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Am J Prev Med. 2017 Jan;52(1):10-19. doi: 10.1016/j.amepre.2016.07.020. Epub 2016 Sep 16.

Fish Consumption, Omega-3 Fatty Acids, and Risk of Cardiovascular Disease.

Author information

1
Department of Epidemiology, Harvard T.H. Chan School of Public Health, Boston, Massachusetts; Department of Nutrition, Harvard T.H. Chan School of Public Health, Boston, Massachusetts; Division of Preventive Medicine, Department of Medicine, Brigham and Women's Hospital, Boston, Massachusetts; Division of Aging, Department of Medicine, Brigham and Women's Hospital, Boston, Massachusetts; Department of Medicine, Division of Nephrology, Stanford University School of Medicine, Palo Alto, California. Electronic address: rheej@stanford.edu.
2
Division of Preventive Medicine, Department of Medicine, Brigham and Women's Hospital, Boston, Massachusetts.
3
Department of Epidemiology, Harvard T.H. Chan School of Public Health, Boston, Massachusetts; Division of Preventive Medicine, Department of Medicine, Brigham and Women's Hospital, Boston, Massachusetts.
4
Department of Epidemiology, Harvard T.H. Chan School of Public Health, Boston, Massachusetts; Division of Preventive Medicine, Department of Medicine, Brigham and Women's Hospital, Boston, Massachusetts; Institute of Public Health, Charité-Universitätsmedizin Berlin, Berlin, Germany.

Abstract

INTRODUCTION:

Data on omega-3 polyunsaturated fatty acids in relation to cardiovascular disease are limited in women. The aim of this study was to examine longitudinal relations of tuna and dark fish, α-linolenic acid, and marine omega-3 fatty acid intake with incident major cardiovascular disease in women.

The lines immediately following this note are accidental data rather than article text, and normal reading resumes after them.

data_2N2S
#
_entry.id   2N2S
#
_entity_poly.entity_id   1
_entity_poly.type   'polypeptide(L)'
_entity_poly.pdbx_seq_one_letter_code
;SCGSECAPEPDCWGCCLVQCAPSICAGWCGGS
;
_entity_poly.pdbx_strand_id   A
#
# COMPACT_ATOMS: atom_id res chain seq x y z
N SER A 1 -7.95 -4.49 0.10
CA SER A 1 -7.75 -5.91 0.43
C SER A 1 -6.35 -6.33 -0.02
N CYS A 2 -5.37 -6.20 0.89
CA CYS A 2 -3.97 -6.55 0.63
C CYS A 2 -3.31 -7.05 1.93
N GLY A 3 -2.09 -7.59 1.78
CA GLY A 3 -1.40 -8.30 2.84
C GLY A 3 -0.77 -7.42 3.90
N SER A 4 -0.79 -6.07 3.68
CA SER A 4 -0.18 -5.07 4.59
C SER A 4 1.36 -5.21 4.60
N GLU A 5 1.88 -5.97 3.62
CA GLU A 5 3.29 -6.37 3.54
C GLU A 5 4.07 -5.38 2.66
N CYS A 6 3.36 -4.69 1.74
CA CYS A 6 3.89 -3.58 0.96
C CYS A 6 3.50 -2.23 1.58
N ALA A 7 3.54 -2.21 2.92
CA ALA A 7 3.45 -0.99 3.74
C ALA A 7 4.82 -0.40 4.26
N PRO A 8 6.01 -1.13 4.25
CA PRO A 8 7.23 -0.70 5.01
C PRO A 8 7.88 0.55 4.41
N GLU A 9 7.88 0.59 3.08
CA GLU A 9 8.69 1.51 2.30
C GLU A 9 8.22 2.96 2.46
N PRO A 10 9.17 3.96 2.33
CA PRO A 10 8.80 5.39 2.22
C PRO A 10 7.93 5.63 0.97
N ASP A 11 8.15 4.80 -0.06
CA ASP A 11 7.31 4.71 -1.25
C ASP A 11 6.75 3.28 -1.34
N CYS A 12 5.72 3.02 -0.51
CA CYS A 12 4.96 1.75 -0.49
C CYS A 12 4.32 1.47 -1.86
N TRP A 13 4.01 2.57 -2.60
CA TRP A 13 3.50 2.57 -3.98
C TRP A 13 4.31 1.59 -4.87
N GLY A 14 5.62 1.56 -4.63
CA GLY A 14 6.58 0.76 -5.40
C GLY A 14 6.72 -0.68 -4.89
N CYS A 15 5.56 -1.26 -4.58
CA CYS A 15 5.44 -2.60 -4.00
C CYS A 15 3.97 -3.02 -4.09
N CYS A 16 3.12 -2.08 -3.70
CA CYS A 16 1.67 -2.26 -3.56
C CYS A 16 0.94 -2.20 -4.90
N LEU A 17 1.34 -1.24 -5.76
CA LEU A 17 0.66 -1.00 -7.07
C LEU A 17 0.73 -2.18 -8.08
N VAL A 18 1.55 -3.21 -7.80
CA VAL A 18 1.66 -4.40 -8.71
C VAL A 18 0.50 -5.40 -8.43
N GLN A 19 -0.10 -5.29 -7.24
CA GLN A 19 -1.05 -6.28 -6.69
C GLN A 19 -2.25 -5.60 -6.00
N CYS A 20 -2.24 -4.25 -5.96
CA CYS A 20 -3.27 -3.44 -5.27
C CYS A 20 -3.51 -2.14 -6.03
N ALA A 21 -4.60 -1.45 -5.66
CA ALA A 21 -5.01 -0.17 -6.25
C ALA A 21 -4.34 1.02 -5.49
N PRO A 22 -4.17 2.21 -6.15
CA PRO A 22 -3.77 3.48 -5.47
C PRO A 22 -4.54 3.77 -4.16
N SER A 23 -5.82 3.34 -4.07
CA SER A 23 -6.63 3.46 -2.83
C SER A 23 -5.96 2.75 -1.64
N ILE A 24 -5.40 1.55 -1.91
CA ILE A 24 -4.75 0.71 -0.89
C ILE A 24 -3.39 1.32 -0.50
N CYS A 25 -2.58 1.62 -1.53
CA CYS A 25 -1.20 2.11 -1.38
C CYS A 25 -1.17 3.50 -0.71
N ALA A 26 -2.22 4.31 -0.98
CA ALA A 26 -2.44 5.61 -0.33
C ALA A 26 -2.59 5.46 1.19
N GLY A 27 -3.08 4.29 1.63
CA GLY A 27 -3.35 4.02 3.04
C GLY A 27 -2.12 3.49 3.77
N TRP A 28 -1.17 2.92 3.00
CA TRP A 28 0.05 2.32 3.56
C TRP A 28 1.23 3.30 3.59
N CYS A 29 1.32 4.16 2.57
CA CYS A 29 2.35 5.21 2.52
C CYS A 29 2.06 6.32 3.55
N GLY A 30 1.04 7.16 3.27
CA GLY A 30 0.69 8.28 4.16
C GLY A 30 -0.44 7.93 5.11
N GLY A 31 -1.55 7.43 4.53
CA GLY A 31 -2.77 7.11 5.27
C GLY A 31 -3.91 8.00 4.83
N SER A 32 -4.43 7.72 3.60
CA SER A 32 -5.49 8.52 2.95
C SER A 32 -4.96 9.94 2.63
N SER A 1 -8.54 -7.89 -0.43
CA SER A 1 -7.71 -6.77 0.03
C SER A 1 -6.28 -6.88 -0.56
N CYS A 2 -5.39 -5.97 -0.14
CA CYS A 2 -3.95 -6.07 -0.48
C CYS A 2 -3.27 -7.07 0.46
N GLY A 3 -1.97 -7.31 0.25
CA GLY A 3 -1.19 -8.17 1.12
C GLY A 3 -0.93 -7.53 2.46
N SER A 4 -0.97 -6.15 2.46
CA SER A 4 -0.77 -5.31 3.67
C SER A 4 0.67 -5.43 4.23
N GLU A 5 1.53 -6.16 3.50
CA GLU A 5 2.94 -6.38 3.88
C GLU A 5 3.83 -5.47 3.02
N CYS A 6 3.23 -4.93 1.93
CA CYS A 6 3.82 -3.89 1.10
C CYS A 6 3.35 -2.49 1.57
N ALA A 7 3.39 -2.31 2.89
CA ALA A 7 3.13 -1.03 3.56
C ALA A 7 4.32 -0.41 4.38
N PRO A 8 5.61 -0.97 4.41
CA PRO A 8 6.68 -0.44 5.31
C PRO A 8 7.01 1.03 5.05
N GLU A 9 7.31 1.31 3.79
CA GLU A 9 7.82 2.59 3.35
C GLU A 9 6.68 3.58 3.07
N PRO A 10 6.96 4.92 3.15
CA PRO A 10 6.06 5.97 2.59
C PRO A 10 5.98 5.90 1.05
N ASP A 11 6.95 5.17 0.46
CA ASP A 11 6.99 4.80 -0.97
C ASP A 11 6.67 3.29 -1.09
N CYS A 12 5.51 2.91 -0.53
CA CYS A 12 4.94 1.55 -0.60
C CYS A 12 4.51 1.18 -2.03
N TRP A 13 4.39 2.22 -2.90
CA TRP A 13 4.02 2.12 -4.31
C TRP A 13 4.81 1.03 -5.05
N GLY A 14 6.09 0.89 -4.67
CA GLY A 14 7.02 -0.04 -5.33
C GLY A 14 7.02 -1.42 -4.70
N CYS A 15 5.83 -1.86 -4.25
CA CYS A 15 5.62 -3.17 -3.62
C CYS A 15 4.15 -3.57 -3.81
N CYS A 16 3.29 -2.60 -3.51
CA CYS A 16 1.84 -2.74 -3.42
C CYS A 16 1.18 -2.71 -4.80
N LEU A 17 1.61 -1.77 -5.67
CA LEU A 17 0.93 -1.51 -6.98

METHODS:

This was a prospective cohort study of U.S. women participating in the Women's Health Study from 1993 to 2014, during which the data were collected and analyzed. A total of 39,876 women who were aged ≥45 years and free of cardiovascular disease at baseline provided dietary data on food frequency questionnaires. Analyses used Cox proportional hazards models to evaluate the association between fish and energy-adjusted omega-3 polyunsaturated fatty acid intake and the risk of major cardiovascular disease, defined as a composite outcome of myocardial infarction, stroke, and cardiovascular death, in 38,392 women in the final analytic sample (96%).

RESULTS:

During 713,559 person years of follow-up, 1,941 cases of incident major cardiovascular disease were confirmed. Tuna and dark fish intake was not associated with the risk of incident major cardiovascular disease (p-trend >0.05). Neither α-linolenic acid nor marine omega-3 fatty acid intake was associated with major cardiovascular disease or with individual cardiovascular outcomes (all p-trend >0.05). There was no effect modification by age, BMI, or baseline history of hypertension.

CONCLUSIONS:

In this cohort of women without history of cardiovascular disease, intakes of tuna and dark fish, α-linolenic acid, and marine omega-3 fatty acids were not associated with risk of major cardiovascular disease.

PMID:
27646568
PMCID:
PMC5167636
DOI:
10.1016/j.amepre.2016.07.020
[Indexed for MEDLINE]
Free PMC Article

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